Perhaps you are a new entrepreneur about to launch a business or innovation you have been dreaming about for years. Or maybe you have an established business and things are going well, or maybe even too well. In both instances you are going to need capital – the “oxygen” that every business needs to grow and prosper. So now you are writing your first business plan or touching up the old one in anticipation of raising capital.
Capital can only come into a business in one of two ways: capital that is generated internally through positive cash flow from business operations (e.g., selling stuff), or from external funding sources. Obviously, the new entrepreneur is limited to only one option – external funding sources. The established business, on the other hand, is hopefully generating positive cash flow, but may require additional capital in order to fund inventory, growth, or new equipment.
For now, let’s set aside internally generated cash flow and concentrate the search for capital on external sources. Some common sources include:
- Investment capital (equity)
- Shareholder loans
- Bank or finance company debt
- Government programs
- Other options
So, which funding option is best? Is it best that the capital come from only one source, or does it make more sense for the capital to come from multiple sources? How do you decide? How you decide to capitalize the business is called your capital formation strategy. The capital formation strategy you choose will depend on a number of internal and external factors including:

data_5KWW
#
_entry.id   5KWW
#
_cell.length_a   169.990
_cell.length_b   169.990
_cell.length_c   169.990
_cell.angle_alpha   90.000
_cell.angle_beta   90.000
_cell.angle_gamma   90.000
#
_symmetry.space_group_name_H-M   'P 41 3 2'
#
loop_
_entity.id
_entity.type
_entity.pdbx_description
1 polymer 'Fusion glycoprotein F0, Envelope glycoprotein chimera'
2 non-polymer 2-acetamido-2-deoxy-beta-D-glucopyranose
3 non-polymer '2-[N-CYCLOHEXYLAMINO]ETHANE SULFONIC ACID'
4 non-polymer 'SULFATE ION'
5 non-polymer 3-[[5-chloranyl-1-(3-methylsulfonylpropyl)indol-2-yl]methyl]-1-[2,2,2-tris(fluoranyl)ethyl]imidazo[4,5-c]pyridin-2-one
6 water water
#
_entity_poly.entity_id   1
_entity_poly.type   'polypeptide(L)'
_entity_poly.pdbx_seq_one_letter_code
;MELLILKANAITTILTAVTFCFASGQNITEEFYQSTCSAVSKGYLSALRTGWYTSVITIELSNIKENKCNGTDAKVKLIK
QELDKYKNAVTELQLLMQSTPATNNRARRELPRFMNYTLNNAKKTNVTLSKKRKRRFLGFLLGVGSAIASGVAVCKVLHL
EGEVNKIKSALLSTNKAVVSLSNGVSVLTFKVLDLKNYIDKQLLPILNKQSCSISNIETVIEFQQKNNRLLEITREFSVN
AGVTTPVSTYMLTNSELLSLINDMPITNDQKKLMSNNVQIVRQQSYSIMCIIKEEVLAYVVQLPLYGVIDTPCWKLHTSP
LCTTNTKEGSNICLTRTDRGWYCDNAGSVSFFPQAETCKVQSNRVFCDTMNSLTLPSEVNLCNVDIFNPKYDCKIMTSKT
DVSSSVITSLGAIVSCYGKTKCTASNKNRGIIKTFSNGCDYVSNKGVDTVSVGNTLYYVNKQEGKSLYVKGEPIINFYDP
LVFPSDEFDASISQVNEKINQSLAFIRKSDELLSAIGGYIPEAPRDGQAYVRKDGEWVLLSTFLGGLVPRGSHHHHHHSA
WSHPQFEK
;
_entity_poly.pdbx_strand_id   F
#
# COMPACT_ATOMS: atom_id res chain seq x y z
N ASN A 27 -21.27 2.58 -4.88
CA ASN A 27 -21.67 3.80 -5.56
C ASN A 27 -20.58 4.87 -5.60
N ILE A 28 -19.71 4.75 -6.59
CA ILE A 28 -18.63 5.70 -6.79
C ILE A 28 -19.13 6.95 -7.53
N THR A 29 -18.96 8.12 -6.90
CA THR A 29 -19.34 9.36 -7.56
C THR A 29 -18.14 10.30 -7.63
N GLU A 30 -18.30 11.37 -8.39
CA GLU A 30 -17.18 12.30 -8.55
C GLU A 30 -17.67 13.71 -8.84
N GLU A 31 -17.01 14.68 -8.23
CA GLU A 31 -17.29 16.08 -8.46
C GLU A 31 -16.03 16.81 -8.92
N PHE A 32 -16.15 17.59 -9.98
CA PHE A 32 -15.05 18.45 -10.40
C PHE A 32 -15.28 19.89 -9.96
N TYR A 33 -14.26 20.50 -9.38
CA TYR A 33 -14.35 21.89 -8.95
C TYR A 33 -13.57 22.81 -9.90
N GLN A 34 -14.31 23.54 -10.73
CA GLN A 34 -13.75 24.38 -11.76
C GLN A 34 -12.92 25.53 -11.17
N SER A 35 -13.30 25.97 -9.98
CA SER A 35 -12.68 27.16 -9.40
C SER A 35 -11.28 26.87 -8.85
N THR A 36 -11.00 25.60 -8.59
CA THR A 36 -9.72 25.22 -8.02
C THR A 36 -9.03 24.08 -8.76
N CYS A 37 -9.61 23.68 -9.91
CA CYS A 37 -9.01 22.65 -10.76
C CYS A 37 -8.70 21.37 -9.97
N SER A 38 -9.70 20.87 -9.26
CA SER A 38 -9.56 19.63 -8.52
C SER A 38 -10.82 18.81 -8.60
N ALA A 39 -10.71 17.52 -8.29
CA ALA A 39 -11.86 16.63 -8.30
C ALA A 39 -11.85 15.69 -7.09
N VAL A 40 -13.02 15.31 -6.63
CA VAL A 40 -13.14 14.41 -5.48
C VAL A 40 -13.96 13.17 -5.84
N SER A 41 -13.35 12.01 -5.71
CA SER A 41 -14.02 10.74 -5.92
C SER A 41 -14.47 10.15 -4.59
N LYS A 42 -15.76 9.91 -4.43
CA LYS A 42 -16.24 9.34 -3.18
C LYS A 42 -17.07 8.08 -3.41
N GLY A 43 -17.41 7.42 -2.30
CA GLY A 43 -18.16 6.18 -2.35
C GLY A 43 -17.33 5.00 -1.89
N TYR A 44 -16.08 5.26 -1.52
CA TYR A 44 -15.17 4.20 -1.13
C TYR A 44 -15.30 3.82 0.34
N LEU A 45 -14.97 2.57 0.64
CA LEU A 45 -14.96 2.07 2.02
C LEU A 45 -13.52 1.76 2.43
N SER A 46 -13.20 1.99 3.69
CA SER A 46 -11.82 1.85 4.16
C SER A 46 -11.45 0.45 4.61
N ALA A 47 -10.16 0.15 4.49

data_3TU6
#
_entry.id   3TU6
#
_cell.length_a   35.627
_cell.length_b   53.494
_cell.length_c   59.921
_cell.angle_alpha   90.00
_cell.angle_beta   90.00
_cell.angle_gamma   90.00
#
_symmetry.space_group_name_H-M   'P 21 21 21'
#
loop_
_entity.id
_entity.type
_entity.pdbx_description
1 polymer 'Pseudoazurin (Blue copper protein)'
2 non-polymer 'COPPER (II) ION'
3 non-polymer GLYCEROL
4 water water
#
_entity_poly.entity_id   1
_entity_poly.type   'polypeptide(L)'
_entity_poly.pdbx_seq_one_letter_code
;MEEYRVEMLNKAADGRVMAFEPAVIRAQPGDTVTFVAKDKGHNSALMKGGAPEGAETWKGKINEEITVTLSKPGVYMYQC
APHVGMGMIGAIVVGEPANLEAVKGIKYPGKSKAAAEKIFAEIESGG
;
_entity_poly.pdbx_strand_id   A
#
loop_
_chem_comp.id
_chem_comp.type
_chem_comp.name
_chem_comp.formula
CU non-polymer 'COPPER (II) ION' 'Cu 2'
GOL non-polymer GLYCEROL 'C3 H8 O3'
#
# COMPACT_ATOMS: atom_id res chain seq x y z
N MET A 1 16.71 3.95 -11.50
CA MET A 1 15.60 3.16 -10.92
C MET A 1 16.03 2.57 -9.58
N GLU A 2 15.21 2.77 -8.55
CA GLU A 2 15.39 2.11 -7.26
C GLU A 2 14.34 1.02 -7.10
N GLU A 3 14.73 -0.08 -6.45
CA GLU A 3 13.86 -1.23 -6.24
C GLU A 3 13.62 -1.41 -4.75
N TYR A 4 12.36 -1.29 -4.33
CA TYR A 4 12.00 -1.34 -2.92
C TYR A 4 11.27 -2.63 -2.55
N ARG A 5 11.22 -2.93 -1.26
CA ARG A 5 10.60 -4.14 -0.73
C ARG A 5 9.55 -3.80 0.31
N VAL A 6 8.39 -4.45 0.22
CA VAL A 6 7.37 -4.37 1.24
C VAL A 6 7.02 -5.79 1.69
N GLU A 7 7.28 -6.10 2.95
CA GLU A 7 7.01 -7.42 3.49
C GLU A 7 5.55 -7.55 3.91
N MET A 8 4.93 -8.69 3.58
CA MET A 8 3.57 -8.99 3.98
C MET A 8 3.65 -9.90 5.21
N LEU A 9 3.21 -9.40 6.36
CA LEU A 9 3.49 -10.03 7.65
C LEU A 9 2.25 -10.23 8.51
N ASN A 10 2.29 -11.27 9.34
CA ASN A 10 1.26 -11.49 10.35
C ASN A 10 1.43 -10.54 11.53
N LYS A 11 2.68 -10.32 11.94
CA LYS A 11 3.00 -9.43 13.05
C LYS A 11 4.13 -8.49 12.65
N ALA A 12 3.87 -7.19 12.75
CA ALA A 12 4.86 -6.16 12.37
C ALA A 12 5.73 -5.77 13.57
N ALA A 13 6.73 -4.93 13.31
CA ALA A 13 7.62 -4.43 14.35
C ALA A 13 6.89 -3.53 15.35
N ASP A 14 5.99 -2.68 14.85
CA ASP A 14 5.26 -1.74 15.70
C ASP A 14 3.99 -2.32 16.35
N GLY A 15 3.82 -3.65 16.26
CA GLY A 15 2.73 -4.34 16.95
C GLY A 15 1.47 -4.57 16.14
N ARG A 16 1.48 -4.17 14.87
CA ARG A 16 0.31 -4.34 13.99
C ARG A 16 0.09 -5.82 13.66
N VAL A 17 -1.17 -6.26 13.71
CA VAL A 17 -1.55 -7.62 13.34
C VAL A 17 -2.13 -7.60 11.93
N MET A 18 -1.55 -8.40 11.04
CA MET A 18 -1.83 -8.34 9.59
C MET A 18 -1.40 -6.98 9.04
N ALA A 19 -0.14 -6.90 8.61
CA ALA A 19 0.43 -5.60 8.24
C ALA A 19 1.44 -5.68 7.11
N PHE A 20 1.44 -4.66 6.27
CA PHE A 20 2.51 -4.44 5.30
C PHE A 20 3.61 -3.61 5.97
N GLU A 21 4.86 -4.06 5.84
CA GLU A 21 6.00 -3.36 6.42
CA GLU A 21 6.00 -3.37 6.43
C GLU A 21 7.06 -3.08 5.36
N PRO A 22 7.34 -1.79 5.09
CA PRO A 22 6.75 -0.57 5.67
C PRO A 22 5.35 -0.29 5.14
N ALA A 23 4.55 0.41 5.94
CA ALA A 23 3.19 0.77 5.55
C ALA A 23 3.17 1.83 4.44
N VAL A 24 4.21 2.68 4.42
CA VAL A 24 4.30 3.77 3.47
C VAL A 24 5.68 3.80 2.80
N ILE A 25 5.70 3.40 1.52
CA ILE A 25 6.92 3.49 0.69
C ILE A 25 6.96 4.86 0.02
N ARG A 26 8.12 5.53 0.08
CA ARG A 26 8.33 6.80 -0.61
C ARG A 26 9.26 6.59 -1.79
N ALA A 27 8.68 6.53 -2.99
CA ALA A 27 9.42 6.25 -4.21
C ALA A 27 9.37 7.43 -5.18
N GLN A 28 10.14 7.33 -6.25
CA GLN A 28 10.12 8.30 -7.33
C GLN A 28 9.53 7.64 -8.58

- Your current balance sheet (for established businesses)
- How much capital you require
- The intended use of funds
- Your company’s current credit standing, if any
- Your personal credit standing, especially for new businesses or very small businesses
- The availability of collateral
- Your current cash flow and your ability to service bank or shareholder loans
- Covenants on existing debt
- Current shareholder agreements
- Your current rate of growth
- There are undoubtedly a number of other factors to consider depending on your company’s current circumstances, and, quite importantly, where you want your company to go in the next few years.
How do experienced executives determine the best capital formation strategy for their company? First, in considering all of the internal and external factors listed above and, of course, those not listed above, it is time to eliminate those sources of capital that for one reason or another are not available or appropriate at this time.
Next, think about the business plan you’ve just written or updated and then build a financial forecast that includes a balance sheet, income statement, and cash flow statement. These forecasts should be presented monthly and annually so that you can see how future changes in the business such as increased sales, additional staffing, or seasonality will affect cash flow. Remember, you don’t want to run out of money.
Here are some typical capital needs and traditional ways of funding those needs:
Financing high value capital equipment such as transportation, plant (factory), or medical equipment can often be accomplished with equipment leasing or term debt from a bank or finance company. Remember, all lenders and lessors love collateral, especially collateral that holds its value.
If you wish to finance a building or building addition, check out the Small Business Administration’s 504 loan program.
And speaking of the SBA, don’t forget that business loans can be funded through the SBA 7(a) program.
Often, entrepreneurs fund research and intellectual property through Federal government grants, and grants from other sources.
Another way to generate capital is to factor your receivables. Factoring is not for every business, but when it works, it can really help.